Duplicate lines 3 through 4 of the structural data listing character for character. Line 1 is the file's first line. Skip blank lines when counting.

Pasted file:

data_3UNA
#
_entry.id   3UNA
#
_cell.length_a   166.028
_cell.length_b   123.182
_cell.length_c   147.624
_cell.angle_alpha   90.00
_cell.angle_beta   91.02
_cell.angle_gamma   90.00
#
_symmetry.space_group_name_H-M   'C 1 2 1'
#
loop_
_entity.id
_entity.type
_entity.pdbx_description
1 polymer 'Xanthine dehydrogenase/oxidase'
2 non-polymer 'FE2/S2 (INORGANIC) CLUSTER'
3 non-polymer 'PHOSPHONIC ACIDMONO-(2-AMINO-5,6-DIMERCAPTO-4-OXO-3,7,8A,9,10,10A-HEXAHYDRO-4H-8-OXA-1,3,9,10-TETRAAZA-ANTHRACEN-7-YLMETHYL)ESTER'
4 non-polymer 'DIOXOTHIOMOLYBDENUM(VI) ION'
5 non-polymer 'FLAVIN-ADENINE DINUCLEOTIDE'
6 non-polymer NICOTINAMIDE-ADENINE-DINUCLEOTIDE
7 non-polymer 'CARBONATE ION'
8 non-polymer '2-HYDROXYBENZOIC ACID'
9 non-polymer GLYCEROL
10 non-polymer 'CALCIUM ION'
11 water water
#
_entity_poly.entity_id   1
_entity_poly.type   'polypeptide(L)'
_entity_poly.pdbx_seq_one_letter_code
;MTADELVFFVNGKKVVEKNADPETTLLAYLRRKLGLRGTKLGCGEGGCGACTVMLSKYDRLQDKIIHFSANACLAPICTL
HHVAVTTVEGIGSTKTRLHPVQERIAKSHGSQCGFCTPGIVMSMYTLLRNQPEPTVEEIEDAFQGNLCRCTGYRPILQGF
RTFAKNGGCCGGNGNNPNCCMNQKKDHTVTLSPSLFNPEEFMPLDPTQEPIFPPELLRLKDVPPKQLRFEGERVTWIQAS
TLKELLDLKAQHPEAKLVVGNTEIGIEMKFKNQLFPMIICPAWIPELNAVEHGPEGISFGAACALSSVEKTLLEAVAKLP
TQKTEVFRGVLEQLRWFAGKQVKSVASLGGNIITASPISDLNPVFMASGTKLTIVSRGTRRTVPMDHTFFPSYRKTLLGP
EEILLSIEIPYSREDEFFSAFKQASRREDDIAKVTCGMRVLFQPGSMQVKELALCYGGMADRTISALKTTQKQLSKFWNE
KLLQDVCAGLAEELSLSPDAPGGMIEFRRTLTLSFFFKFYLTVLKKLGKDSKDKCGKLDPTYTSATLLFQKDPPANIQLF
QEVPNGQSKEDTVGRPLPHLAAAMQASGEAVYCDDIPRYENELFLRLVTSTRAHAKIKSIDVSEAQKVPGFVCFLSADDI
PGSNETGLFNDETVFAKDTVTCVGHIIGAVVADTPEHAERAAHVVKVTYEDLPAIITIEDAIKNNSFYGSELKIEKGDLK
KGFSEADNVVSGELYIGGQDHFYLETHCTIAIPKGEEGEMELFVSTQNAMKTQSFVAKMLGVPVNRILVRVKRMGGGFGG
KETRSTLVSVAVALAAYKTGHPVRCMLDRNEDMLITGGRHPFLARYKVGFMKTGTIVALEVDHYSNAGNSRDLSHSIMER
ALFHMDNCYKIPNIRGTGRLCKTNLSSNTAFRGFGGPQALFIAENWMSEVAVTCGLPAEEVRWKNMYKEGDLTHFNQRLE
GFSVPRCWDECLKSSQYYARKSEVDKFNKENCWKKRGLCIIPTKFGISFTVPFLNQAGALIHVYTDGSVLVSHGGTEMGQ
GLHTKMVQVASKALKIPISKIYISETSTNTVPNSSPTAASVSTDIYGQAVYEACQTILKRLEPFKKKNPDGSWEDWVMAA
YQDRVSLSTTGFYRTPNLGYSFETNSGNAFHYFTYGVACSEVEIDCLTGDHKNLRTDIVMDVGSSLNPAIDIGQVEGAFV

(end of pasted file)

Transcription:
_entry.id   3UNA
#